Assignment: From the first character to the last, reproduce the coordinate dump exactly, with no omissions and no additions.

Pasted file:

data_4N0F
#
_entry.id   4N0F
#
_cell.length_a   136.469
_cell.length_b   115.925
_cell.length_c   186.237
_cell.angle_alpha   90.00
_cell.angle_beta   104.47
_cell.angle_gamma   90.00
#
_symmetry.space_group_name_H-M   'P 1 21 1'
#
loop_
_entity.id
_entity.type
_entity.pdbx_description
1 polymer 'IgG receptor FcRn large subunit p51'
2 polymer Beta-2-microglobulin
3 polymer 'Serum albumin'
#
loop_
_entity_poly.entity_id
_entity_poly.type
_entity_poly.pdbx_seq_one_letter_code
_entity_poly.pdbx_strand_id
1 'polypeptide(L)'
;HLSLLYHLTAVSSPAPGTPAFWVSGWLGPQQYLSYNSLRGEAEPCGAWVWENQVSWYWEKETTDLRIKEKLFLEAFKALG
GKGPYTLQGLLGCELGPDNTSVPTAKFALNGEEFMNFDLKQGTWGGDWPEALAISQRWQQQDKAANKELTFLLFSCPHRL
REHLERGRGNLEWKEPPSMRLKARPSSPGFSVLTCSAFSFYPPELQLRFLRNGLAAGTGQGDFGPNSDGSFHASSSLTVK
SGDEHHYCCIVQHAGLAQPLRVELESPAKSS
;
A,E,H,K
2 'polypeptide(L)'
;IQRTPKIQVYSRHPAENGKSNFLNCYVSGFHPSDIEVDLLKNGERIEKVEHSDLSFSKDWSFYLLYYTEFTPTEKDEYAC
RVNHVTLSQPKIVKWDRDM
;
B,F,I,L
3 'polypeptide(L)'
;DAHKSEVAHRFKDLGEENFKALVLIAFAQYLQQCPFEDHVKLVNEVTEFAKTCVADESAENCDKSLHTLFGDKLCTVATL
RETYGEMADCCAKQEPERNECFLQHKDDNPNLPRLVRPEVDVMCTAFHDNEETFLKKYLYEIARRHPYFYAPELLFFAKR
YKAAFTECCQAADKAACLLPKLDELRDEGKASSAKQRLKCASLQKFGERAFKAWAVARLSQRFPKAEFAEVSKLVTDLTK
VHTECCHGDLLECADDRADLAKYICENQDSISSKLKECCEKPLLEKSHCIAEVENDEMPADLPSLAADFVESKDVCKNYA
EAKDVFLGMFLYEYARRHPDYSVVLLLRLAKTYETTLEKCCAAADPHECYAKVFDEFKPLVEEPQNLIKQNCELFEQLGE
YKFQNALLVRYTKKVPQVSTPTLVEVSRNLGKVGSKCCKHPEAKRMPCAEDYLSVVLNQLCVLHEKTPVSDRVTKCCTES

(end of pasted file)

data_4N0F
#
_entry.id   4N0F
#
_cell.length_a   136.469
_cell.length_b   115.925
_cell.length_c   186.237
_cell.angle_alpha   90.00
_cell.angle_beta   104.47
_cell.angle_gamma   90.00
#
_symmetry.space_group_name_H-M   'P 1 21 1'
#
loop_
_entity.id
_entity.type
_entity.pdbx_description
1 polymer 'IgG receptor FcRn large subunit p51'
2 polymer Beta-2-microglobulin
3 polymer 'Serum albumin'
#
loop_
_entity_poly.entity_id
_entity_poly.type
_entity_poly.pdbx_seq_one_letter_code
_entity_poly.pdbx_strand_id
1 'polypeptide(L)'
;HLSLLYHLTAVSSPAPGTPAFWVSGWLGPQQYLSYNSLRGEAEPCGAWVWENQVSWYWEKETTDLRIKEKLFLEAFKALG
GKGPYTLQGLLGCELGPDNTSVPTAKFALNGEEFMNFDLKQGTWGGDWPEALAISQRWQQQDKAANKELTFLLFSCPHRL
REHLERGRGNLEWKEPPSMRLKARPSSPGFSVLTCSAFSFYPPELQLRFLRNGLAAGTGQGDFGPNSDGSFHASSSLTVK
SGDEHHYCCIVQHAGLAQPLRVELESPAKSS
;
A,E,H,K
2 'polypeptide(L)'
;IQRTPKIQVYSRHPAENGKSNFLNCYVSGFHPSDIEVDLLKNGERIEKVEHSDLSFSKDWSFYLLYYTEFTPTEKDEYAC
RVNHVTLSQPKIVKWDRDM
;
B,F,I,L
3 'polypeptide(L)'
;DAHKSEVAHRFKDLGEENFKALVLIAFAQYLQQCPFEDHVKLVNEVTEFAKTCVADESAENCDKSLHTLFGDKLCTVATL
RETYGEMADCCAKQEPERNECFLQHKDDNPNLPRLVRPEVDVMCTAFHDNEETFLKKYLYEIARRHPYFYAPELLFFAKR
YKAAFTECCQAADKAACLLPKLDELRDEGKASSAKQRLKCASLQKFGERAFKAWAVARLSQRFPKAEFAEVSKLVTDLTK
VHTECCHGDLLECADDRADLAKYICENQDSISSKLKECCEKPLLEKSHCIAEVENDEMPADLPSLAADFVESKDVCKNYA
EAKDVFLGMFLYEYARRHPDYSVVLLLRLAKTYETTLEKCCAAADPHECYAKVFDEFKPLVEEPQNLIKQNCELFEQLGE
YKFQNALLVRYTKKVPQVSTPTLVEVSRNLGKVGSKCCKHPEAKRMPCAEDYLSVVLNQLCVLHEKTPVSDRVTKCCTES